High school, college, professional, pee wee—America’s love of football has no age limit. Whether you’re cheering for a new generation from the stands or actively striving for that championship ring, our national pastime can come at a painful cost.
While the heavy hitters and professionals are at the greatest risk, even Thanksgiving quarterbacks playing in the backyard can experience common football-related injuries. Just because it’s not full contact doesn’t mean you’re safe from harm.
But knowing what to look for, how to prepare, and how stay fit well before your big (or small) game can increase your chances of getting up off the turf wherever that turf may be.
In order to avoid a Hail Mary with your health, Alabama Orthopaedic Surgeons suggest watching out for these common football related injuries:
Meniscus Tear – Knee
Football is played in three dimensions, but even with both feet on the ground, chances for injury can be high. Forceful twisting, pivoting, or changes in direction can put a lot of strain on your knees, and depending on your knee health, you may be courting disaster.
Meniscus tears occur when cartilage between shinbone and thighbone is torn leading to pain, swelling, and difficulty extending the effected leg. Along with ACL injuries, meniscus tears can be seriously sidelining, but proper preparation might lessen the odds of lasting damage.
To avoid meniscus tears, a stretch and warmup go a long way. A knee brace combined with regular strength training for your legs could lessen your chances as well. Icing your knees after a game can keep the swelling down, but if you experience regular pain and stiffness, you may need to consult a physician.
AC Separation – Shoulder
An acromioclavicular (AC) joint separation occurs frequently in contact or falling sports. A blow to the shoulder separates the collarbone from the shoulder blade. Pain, weakness, swelling, and difficulty moving the affected arm overhead can all occur with an AC separation.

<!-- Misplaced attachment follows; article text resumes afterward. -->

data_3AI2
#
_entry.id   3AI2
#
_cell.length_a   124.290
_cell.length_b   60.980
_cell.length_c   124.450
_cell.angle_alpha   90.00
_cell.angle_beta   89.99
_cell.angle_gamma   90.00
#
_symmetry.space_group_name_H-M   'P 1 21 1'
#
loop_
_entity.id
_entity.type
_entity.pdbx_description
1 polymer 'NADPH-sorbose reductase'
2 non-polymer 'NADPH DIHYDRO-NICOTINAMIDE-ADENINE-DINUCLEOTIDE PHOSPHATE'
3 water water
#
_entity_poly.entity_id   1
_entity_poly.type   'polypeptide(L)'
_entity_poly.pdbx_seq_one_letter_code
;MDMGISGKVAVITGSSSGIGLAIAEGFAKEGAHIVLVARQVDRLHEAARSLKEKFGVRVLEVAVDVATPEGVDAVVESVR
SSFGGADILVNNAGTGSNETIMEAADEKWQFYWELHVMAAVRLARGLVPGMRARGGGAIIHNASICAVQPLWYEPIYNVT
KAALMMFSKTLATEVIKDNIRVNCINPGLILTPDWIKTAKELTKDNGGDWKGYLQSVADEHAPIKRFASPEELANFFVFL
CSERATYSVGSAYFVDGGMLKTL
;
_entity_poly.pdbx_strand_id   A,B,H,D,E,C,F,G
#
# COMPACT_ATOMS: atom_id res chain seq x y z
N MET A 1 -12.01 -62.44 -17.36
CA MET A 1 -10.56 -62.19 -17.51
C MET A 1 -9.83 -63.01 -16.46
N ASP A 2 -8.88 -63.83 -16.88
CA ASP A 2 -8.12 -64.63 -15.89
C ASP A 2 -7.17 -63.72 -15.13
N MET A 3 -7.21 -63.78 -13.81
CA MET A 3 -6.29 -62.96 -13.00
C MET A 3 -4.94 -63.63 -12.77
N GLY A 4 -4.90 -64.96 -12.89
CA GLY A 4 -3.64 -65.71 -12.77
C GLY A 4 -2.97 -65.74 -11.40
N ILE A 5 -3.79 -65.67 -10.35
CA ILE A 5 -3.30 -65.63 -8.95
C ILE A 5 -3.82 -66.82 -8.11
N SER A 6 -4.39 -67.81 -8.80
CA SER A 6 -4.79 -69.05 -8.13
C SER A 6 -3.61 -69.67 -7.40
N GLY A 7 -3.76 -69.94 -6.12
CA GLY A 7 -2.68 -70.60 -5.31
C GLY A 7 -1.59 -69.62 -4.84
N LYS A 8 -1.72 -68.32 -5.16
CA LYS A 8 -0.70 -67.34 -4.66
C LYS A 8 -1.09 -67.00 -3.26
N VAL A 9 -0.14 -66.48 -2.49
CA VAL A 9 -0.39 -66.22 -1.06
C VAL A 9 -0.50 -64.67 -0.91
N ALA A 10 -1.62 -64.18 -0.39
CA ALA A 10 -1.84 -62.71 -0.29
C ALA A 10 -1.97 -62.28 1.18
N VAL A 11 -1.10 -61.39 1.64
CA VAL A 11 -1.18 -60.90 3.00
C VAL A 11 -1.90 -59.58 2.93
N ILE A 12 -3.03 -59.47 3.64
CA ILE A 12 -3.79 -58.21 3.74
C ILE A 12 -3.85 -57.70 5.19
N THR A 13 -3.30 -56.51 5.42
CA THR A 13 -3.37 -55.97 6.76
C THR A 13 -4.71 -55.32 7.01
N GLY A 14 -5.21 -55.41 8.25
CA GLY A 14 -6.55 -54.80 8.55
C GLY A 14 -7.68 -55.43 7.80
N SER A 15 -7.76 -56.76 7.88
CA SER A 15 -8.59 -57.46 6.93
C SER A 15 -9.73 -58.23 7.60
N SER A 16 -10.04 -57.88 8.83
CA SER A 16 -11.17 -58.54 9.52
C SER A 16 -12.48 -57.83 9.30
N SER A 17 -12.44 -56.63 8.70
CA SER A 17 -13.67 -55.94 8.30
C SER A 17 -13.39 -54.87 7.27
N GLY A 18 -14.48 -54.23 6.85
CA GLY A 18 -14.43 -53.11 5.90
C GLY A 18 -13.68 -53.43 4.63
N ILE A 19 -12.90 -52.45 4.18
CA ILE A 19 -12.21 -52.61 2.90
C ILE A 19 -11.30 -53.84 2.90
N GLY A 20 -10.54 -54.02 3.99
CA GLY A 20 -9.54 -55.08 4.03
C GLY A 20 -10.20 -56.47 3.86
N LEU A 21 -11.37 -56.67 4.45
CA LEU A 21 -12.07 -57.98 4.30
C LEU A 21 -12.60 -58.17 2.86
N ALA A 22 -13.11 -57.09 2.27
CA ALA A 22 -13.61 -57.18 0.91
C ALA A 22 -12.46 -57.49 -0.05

As with your knees, keeping the shoulders strong and agile is the best defense. Regularly performing strength-training exercises with different ranges of motion can keep your shoulders limber and strong.
Preventing AC separations can be tricky, especially when playing football. If you don’t have to make contact, and if you don’t have to tackle or fall, you might want to consider touch or flag football as a much safer alternative.
Lateral Sprain – Ankle
From the backyard hero to the gristled gridiron vet, lateral ankle sprains spare no one. In all the spinning, shoving, running, and throwing excitement of the football game, your ankles can be the last thing you think about.
Lateral sprains occur when the foot rolls, twists, or is pulled in an awkward way stretching or tearing the ligaments that hold the ankle together. As with the previous injuries on this list, you can expect pain, swelling, and a limited range of motion.
Ice and rest can take care of mild sprains, but if the pain and swelling persist, you will need to consult an orthopaedic physician. Moving is essential to maintaining your health, and without healthy ankles, even great knees won’t matter much.
Self-care is its own Touchdown
Some are prepared to give it all up for the glory of the game, but fame today could mean pain tomorrow and possibly for the rest of your life. Playing responsibly, knowing your limits, weight-training, and proper warmups can keep you able for longer.
If you or the football player in your life experience frequent injuries or pain, consider taking the first step towards healing with Alabama Orthopaedic Surgeons. Your physicians can keep you playing pain free for years to come.